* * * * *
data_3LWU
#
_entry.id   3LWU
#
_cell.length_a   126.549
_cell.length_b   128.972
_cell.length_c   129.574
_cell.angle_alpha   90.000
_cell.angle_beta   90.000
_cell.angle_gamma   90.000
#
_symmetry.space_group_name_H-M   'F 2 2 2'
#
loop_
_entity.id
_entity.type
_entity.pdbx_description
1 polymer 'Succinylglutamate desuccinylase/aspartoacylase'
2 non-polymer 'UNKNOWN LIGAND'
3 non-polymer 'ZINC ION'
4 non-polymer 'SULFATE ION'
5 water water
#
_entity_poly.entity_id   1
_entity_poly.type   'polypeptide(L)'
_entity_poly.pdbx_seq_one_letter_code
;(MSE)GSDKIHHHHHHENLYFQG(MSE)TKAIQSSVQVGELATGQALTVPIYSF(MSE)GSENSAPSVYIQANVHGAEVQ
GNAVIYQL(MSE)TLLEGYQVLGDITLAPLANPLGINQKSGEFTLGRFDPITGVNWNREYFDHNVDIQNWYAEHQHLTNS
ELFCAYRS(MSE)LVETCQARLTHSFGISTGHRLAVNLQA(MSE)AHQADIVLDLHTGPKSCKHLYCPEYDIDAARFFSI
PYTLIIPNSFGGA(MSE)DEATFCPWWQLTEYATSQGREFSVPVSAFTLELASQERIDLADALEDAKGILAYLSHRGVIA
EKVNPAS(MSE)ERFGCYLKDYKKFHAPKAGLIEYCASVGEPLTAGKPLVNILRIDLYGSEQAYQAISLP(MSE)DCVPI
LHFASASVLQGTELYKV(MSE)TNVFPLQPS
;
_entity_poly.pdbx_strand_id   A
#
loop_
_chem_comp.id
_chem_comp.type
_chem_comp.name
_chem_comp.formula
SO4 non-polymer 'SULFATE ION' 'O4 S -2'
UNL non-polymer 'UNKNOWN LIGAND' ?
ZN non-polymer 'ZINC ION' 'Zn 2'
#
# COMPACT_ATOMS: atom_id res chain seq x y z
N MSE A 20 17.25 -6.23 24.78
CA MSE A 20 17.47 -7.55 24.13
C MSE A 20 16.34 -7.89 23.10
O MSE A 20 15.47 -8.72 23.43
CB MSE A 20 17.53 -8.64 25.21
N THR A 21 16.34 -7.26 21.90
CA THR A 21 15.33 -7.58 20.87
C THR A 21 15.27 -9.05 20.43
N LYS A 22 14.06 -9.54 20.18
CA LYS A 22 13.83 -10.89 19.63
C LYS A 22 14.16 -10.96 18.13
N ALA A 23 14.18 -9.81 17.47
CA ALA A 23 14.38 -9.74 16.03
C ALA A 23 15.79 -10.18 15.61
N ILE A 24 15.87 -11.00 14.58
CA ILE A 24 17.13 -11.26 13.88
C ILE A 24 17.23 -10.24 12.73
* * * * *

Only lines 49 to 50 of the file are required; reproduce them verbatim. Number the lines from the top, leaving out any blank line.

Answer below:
O MSE A 20 15.47 -8.72 23.43
CB MSE A 20 17.53 -8.64 25.21